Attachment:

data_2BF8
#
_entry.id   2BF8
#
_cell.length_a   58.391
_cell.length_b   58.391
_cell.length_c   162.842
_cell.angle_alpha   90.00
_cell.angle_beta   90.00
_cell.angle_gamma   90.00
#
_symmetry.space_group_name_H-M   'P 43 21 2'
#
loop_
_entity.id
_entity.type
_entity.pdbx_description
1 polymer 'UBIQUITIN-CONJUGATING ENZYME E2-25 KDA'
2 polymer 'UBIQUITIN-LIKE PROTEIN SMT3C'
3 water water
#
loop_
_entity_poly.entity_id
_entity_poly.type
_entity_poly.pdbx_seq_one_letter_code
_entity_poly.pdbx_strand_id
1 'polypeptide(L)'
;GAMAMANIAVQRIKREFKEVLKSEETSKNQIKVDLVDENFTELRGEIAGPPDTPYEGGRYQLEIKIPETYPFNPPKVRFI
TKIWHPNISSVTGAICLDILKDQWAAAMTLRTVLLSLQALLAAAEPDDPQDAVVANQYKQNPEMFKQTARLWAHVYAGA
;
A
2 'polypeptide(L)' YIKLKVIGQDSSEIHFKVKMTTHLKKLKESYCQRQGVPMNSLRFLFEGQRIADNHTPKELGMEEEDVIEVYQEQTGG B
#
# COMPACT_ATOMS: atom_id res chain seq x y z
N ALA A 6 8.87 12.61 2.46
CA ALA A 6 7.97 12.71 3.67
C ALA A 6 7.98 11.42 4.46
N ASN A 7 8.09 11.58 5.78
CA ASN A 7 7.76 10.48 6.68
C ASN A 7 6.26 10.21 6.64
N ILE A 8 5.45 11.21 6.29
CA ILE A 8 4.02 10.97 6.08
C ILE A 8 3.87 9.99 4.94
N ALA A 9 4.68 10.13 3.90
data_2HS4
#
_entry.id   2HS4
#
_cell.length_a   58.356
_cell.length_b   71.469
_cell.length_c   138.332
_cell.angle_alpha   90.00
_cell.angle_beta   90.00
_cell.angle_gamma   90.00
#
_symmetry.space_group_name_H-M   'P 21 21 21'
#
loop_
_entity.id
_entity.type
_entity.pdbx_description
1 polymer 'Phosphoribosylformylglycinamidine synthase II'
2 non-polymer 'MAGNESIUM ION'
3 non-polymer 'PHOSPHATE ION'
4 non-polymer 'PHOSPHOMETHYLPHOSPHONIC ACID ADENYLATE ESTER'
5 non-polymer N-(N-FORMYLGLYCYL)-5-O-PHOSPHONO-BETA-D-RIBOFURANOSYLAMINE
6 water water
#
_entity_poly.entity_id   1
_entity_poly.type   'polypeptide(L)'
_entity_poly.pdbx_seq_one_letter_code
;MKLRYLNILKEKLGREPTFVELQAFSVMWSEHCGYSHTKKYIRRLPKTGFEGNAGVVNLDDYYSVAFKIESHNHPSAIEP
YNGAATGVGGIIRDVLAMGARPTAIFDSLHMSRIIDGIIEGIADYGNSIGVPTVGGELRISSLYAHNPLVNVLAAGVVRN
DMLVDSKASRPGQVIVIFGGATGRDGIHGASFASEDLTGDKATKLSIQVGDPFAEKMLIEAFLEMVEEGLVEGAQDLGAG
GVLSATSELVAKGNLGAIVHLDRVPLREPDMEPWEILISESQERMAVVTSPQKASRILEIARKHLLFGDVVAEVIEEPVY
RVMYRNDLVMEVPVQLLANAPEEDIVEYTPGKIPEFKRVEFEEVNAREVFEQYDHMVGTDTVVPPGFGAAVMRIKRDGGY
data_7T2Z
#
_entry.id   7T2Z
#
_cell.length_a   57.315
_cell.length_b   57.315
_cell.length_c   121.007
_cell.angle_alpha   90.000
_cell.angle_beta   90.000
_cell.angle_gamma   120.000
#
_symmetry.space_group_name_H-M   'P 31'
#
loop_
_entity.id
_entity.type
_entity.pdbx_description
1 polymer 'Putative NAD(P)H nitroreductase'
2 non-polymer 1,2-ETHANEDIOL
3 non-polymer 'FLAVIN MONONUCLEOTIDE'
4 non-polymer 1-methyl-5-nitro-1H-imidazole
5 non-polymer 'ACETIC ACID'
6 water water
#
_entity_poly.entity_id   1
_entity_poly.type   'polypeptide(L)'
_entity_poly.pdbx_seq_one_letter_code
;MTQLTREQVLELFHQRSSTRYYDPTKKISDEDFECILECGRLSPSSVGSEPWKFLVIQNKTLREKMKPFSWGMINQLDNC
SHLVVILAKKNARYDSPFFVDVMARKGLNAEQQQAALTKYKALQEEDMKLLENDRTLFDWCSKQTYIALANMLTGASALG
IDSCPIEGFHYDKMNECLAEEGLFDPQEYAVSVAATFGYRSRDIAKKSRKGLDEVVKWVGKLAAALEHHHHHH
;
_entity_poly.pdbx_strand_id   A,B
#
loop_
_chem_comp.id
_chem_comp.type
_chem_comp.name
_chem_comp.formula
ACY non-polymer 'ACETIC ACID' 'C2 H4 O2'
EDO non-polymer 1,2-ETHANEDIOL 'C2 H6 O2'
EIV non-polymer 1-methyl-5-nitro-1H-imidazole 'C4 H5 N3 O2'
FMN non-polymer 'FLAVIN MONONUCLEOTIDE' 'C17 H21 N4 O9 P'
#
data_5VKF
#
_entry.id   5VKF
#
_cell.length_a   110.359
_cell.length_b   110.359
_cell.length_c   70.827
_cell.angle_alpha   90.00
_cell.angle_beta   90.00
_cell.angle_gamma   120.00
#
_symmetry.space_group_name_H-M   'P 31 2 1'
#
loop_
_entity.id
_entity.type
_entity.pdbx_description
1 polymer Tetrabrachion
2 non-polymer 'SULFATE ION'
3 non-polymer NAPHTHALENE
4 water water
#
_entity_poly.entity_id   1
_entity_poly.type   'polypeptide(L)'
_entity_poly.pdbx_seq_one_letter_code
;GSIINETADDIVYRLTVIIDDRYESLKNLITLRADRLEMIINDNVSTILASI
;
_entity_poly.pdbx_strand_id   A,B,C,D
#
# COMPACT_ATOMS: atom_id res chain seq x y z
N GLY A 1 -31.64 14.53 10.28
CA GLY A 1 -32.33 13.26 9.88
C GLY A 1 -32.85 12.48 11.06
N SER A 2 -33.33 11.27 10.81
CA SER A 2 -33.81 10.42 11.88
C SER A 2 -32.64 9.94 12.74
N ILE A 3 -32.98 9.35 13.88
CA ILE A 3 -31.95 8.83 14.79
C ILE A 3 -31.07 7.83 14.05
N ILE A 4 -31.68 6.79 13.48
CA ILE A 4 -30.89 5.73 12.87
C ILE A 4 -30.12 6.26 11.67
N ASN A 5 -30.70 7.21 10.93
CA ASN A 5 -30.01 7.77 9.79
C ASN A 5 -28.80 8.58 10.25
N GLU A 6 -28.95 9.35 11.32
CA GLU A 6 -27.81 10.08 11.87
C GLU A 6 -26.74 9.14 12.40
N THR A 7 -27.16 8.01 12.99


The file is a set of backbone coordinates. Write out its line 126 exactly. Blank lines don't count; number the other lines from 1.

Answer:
_cell.length_c   70.827